An economy relies on a single unit of account to measure value for convenience’s sake. When I say something is worth $320.80, that statement means something to every individual. Heterogeneous units of account, on the other hand, make value transfers overly complex. Saying that something is worth 689,199 satoshis, 0.095 ETH, or 1,773.68 DOGE depending on one’s preference is overly cumbersome.
I believe that if any nation or society adopts a crypto asset as its store of value, medium of exchange, and unit of account, it will be Bitcoin and not Ethereum. The free market will converge on Bitcoin for three reasons. 1) It has a defined monetary policy. 2) It has a usable fiscal policy. 3) It is sufficiently decentralized.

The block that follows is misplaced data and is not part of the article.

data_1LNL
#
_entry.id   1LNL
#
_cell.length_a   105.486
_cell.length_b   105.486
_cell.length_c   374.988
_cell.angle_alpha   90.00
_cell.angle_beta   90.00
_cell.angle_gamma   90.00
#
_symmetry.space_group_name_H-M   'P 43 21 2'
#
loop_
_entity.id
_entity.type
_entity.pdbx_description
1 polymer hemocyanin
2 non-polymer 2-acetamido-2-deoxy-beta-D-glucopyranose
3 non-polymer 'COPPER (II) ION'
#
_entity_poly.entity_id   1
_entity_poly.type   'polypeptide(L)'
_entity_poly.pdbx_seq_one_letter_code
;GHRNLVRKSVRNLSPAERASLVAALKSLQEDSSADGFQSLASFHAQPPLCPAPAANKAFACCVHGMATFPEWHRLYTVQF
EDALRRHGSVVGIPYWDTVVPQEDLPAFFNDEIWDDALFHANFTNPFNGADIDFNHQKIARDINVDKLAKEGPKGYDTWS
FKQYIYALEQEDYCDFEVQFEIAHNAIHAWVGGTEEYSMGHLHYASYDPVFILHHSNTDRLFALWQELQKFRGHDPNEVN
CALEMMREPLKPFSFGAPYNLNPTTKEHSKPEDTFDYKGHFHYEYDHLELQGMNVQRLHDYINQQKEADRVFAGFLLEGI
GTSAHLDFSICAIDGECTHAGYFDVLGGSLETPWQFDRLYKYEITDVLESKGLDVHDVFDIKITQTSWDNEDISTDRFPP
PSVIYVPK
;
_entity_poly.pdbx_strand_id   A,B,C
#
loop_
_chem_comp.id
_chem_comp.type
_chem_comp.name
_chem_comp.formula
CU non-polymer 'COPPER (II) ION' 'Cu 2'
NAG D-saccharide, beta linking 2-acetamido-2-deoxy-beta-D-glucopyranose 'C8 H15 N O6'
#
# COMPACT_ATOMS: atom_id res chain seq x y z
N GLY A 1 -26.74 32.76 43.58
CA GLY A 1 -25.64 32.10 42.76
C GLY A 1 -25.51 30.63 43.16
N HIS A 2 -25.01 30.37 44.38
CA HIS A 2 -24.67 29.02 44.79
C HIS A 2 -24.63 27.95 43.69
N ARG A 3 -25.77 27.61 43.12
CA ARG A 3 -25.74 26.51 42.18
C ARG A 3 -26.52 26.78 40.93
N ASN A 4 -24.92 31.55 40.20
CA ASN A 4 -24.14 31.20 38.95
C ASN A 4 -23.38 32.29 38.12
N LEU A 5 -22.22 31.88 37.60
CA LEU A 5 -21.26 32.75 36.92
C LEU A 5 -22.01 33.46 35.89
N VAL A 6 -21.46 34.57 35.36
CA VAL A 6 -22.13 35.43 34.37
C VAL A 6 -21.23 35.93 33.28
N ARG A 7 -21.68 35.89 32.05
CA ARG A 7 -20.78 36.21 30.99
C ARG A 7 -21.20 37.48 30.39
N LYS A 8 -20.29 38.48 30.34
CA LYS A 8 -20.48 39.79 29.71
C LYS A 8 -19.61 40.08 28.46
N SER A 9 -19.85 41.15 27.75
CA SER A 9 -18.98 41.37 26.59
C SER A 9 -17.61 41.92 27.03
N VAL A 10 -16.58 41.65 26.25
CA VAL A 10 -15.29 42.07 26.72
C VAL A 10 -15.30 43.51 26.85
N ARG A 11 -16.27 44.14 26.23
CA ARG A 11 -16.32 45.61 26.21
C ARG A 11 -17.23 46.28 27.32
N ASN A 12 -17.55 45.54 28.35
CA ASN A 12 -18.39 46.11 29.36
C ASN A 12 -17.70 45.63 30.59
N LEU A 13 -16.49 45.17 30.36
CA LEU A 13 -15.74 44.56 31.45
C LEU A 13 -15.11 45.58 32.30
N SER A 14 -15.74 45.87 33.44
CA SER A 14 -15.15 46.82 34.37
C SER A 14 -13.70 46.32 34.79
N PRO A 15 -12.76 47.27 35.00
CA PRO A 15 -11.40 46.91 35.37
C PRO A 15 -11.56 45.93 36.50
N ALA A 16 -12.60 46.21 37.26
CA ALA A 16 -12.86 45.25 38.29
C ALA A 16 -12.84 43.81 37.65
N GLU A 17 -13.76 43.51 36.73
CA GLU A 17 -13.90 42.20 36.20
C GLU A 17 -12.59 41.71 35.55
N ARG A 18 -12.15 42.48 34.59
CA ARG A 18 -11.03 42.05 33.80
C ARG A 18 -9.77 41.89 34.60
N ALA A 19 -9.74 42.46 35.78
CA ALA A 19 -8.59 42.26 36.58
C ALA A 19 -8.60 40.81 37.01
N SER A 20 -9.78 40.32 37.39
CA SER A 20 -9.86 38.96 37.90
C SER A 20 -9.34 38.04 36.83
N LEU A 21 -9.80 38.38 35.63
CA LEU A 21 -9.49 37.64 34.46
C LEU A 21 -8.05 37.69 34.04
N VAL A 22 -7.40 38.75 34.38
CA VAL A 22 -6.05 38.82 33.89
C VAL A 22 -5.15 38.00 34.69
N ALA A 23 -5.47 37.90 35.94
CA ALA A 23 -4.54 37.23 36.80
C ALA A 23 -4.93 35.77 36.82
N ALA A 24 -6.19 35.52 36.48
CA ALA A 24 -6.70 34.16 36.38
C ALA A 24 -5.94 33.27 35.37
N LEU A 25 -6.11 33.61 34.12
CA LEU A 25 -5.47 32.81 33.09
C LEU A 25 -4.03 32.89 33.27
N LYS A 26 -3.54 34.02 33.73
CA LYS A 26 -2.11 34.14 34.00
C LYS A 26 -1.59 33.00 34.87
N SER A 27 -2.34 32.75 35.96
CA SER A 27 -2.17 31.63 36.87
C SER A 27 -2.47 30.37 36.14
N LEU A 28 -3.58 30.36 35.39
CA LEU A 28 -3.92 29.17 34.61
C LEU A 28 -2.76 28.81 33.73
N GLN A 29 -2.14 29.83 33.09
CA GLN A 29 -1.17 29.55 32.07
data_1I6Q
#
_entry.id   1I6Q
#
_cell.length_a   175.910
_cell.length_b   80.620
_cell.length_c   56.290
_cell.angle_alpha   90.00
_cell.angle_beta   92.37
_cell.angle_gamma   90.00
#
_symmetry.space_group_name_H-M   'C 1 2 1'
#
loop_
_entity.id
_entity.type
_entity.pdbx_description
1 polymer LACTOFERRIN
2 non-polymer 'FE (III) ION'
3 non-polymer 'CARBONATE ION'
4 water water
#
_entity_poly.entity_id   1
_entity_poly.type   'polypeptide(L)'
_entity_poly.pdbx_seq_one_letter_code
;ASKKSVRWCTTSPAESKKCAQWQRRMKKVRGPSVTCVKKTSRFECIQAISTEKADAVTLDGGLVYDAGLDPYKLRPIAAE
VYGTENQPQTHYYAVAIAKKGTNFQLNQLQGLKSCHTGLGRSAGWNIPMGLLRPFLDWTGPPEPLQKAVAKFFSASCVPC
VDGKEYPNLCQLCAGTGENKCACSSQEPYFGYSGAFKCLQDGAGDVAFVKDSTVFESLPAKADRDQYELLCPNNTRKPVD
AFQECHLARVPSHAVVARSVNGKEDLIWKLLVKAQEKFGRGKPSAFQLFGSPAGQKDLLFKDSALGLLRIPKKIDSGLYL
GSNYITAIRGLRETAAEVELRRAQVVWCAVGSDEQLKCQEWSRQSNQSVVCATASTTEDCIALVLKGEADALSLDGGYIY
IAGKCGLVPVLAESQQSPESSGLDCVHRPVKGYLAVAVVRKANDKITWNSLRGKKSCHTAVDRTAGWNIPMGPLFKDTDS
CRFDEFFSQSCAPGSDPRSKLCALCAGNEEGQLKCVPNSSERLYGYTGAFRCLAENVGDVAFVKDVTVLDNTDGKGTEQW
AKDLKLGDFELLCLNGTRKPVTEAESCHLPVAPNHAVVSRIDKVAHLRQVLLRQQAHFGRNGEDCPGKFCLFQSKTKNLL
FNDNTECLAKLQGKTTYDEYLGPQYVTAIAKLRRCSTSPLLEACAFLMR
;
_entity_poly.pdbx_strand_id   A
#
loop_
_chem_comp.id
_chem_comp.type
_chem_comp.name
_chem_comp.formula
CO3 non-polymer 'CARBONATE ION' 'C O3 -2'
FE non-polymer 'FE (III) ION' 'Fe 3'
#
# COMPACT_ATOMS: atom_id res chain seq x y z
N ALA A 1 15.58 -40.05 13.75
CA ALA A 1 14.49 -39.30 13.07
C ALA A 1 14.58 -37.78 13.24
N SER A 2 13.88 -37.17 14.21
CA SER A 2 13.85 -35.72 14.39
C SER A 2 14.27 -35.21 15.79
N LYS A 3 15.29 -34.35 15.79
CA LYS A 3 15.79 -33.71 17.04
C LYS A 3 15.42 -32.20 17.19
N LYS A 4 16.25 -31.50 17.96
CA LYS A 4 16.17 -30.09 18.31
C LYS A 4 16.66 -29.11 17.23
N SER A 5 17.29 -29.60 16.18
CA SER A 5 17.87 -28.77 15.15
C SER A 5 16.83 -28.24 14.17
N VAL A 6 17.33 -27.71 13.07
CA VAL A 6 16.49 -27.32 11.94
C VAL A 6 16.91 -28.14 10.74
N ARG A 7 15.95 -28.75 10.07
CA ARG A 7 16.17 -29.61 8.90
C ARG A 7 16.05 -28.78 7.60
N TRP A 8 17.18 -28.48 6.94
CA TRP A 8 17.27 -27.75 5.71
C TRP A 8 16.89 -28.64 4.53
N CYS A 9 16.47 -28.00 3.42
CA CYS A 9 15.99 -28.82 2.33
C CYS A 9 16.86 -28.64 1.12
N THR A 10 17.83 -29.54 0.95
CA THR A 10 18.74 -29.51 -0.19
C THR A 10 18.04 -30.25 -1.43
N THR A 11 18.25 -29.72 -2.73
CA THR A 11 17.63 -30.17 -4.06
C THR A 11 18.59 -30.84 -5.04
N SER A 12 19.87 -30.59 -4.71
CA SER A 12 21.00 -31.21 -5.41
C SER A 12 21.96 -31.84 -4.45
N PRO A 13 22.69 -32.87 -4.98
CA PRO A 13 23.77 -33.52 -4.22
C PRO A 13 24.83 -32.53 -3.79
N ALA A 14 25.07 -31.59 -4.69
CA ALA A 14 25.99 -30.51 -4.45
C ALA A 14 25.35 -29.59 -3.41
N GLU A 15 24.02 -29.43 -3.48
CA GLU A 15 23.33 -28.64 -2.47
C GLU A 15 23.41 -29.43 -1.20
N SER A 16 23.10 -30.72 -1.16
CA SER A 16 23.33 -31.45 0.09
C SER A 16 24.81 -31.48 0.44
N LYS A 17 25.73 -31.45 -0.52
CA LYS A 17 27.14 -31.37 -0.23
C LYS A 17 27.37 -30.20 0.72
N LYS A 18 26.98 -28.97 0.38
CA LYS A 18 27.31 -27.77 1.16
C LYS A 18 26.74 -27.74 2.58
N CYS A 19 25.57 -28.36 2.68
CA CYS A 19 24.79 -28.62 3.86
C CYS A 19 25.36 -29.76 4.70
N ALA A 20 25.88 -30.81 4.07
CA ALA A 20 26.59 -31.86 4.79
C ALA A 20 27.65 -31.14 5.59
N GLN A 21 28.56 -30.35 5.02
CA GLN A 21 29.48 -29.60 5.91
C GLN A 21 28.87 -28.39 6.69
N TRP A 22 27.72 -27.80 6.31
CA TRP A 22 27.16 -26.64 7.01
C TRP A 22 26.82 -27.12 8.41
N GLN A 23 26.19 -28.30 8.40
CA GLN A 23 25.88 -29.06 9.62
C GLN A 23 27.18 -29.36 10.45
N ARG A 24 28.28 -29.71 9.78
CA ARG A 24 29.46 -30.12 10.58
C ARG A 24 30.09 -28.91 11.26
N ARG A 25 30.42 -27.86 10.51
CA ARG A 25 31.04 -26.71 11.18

Undefined Monetary Policy: Ethereum does not have a supply cap and the current number of coins in circulation can only be approximated. The approximation results from Ethereum’s use of an account model as opposed to Bitcoin’s unspent transaction output model. Though not exact, an account-based transaction model better supports the complex commerce of smart contracts.
Hard money enthusiasts oftentimes dismiss Ethereum as no better than fiat currency. When asked about Ethereum’s total circulating supply, Vitalik Buterin, cofounder of Ethereum, claimed that “we roughly know what it is according to protocol rules.”
I believe that an unknowable supply and approximate monetary policy makes Ethereum less suitable as a global money. However, as the figure below shows and the whitepaper states, the “supply growth rate as a percentage still tends to zero over time.” Vitalik also pointed out in June 2020 that Ethereum’s supply was 40 million coins less than expected from estimates in the original whitepaper. Ethereum is harder money than the dollar, but its hardness can only be approximated.